Leon gained an awesome counter-attack system that allowed you to kick away dazed enemies (sometimes causing their heads to violently explode). This is one of the game’s best additions. It allows you to move back enemies and really reposition yourself when you get stuck in a tough situation. RE4 also explored a concept that the remake of the original RE touched on: reanimating the undead. After a certain point in the game, all regular enemies have the chance to fully manifest the parasite inside their bodies. As is always the case with parasites taking over the host: the process ain’t pretty. An enemy’s head will violently explode after taking a few shots and out from the bloody mess will emerge a writing, screaming parasite.
RE4 also came with a revamped version of The Mercenaries which featured most of the game’s cast and a few old favorites (Hunk and Wesker) as playable characters. It was a timed, kill-all-the-zombies event much like its predecessor from RE3. One big difference this time around was that each character handled incredibly differently. There were a lot of really cool scenarios and very tough moments in RE4‘s The Mercenaries mode.
I can’t finish this review without discussing RE4‘s crowning gameplay achievement: boss fights. There are a respectable amount of boss fights in RE4 and, honestly, each of them is unique and memorable. The developers really did a great job with creating a series of fantastic and intuitive encounters that really challenge you. Some are strictly-combat encounters, while others are more based on an environment or, in some cases, puzzle solving. I don’t really want to spoil anything, so I won’t include a video of my favorite boss fight; however, one of the most discussed boss fights is the lake fight, which is also one of the first. Check it out below:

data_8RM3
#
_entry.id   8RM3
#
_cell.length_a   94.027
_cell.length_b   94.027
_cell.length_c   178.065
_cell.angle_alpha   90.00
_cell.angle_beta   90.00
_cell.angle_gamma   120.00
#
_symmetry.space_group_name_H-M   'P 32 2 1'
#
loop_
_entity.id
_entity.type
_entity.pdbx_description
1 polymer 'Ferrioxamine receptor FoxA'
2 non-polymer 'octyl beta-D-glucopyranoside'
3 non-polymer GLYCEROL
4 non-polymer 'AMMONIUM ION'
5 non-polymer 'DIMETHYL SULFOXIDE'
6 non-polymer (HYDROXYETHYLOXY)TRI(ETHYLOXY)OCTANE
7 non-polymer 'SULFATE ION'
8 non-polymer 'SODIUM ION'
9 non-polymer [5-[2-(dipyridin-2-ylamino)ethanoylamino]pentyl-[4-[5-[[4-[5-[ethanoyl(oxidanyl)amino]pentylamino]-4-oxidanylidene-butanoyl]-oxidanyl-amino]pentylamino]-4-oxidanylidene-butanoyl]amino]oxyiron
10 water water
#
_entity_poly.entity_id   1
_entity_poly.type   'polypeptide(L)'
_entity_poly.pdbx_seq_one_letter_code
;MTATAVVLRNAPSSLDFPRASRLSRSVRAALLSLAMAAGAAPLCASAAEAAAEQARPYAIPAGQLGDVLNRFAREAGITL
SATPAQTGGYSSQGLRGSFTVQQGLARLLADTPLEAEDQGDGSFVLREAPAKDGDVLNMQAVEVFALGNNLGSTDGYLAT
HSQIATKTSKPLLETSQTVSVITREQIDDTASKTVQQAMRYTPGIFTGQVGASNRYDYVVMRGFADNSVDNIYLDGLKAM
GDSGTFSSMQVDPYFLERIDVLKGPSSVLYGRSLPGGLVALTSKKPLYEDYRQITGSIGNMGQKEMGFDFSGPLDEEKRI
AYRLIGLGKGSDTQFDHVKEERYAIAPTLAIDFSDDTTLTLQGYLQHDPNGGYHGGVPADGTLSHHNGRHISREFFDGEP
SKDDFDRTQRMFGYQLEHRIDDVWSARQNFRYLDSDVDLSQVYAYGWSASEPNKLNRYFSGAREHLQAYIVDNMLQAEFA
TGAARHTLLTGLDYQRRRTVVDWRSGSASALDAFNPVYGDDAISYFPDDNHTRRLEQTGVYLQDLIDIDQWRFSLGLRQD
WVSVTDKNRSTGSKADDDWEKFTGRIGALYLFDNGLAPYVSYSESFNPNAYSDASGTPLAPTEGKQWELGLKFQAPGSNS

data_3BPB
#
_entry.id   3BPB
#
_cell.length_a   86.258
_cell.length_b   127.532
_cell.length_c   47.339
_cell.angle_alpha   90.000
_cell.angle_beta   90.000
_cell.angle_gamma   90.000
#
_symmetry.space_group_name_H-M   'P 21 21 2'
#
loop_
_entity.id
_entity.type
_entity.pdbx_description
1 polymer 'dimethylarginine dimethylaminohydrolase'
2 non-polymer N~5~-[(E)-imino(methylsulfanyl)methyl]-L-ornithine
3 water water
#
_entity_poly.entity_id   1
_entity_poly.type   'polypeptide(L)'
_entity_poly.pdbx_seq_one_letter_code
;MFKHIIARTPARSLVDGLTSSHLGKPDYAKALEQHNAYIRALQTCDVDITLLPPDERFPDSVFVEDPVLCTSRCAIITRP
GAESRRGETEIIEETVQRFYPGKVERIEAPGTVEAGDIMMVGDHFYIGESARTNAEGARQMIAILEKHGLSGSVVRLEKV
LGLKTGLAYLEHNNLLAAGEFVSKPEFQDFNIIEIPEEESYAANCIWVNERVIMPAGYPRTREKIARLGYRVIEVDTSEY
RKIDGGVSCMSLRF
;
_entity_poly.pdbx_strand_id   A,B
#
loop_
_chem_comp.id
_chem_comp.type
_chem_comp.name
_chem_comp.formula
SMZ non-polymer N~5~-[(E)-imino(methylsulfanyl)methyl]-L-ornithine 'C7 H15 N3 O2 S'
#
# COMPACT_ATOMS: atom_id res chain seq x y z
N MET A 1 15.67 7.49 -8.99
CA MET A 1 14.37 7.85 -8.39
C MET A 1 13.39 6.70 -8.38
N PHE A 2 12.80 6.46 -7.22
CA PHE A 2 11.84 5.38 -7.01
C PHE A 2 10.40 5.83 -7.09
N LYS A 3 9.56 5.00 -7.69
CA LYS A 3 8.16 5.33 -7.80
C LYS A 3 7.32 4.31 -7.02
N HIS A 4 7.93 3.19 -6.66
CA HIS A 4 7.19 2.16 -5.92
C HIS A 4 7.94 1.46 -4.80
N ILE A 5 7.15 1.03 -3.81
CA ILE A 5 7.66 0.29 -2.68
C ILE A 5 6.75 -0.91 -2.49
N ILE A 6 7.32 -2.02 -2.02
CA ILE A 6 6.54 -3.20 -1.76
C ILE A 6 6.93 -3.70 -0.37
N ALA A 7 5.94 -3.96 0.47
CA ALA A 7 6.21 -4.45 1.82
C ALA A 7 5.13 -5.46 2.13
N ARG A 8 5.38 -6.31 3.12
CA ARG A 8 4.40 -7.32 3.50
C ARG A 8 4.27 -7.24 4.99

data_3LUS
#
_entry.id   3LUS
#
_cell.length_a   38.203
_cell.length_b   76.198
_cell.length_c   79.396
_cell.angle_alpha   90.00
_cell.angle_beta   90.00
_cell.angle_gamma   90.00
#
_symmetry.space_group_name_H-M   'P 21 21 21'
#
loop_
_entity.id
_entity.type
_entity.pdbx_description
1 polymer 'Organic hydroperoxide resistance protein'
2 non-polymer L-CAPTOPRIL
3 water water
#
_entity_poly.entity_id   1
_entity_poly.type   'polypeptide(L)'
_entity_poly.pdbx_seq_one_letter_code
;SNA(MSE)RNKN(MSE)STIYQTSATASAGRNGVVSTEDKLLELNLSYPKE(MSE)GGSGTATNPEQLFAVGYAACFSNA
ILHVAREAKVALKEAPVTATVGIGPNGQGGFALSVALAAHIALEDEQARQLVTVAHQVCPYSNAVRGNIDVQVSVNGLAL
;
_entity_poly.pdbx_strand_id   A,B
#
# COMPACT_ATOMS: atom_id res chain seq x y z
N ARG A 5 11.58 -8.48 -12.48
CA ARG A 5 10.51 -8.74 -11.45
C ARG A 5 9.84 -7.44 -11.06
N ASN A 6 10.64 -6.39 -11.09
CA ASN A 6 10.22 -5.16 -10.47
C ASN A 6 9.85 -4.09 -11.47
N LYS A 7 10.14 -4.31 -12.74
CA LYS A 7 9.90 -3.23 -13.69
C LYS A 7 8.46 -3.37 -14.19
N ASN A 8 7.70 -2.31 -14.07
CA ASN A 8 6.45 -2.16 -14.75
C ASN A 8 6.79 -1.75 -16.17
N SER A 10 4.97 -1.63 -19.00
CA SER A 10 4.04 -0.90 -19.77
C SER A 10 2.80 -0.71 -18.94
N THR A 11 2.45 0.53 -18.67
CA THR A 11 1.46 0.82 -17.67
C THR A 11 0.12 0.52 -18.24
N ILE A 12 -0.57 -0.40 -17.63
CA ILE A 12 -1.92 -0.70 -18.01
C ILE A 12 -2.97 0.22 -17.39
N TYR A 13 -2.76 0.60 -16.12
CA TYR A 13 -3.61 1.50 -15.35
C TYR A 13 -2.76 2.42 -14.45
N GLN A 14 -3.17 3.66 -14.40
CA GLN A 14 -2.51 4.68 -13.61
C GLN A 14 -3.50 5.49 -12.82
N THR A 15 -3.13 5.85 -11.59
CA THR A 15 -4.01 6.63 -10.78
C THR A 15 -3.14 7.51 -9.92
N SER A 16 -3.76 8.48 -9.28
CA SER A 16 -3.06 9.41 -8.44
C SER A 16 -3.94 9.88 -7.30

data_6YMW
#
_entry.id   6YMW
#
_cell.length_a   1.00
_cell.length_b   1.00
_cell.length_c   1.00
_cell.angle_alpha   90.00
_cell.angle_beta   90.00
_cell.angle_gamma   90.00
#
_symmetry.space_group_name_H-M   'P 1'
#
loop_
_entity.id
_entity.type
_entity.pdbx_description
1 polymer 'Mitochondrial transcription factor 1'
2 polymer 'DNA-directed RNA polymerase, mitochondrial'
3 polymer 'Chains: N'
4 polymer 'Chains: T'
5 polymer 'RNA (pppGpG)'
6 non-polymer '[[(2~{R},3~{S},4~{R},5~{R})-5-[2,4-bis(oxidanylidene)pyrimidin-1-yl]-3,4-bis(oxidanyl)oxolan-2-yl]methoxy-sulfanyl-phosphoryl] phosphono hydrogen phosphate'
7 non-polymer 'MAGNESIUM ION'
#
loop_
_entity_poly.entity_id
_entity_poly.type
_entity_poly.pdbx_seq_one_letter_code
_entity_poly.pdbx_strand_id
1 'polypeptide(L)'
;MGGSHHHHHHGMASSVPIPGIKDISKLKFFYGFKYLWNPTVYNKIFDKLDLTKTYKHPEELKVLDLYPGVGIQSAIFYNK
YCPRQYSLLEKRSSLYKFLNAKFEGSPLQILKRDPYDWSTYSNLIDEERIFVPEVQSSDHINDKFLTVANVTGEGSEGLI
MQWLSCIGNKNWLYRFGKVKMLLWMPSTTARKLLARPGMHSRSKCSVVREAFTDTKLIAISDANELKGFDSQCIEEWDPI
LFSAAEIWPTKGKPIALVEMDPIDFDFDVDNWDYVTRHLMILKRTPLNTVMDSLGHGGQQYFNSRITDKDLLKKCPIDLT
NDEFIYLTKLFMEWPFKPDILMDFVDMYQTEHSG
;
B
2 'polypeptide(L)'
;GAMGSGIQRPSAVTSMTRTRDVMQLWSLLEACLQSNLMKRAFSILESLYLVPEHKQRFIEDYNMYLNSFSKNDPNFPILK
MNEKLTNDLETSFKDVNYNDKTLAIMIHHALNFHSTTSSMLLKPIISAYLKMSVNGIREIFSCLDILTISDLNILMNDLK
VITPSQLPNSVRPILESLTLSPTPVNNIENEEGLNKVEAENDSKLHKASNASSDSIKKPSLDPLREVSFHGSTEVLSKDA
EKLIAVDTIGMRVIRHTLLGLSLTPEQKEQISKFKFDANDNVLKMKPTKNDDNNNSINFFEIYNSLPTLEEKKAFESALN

Overall – 10/10
I’ll forgive the small blemish with the soundtrack, since that’s mostly a trivial complaint compared to just how spectacular everything else was in this game. Critics also heaped massive amounts of praise on the game. According to GameRankings, the original Gamecube version is the second-highest-rated game of the year, the highest-rated Gamecube game of the year, the overall third-highest-rated Gamecube title of all time, and the current eighteenth-highest-rated game of all time. It has been re-released several times. A PS2 version added in some new weapons and a “Separate Ways” campaign mode that follows one of the supporting characters through their exploits. A Wii version took everything from the PS2 version and added motion controls. The recently-released PSN and XBLA HD versions reframed the game in an HD-friendly aspect ratio and added online leaderboards. RE4 was a massive moment of gaming. Every RE game since has been modeled after the changes implemented in RE4.
Thanks for keeping up with this month’s special Throwback Thursdays. We’ll get back to more general reviews next week. Thanks for reading, and, as always, stay tuned to Comic Booked!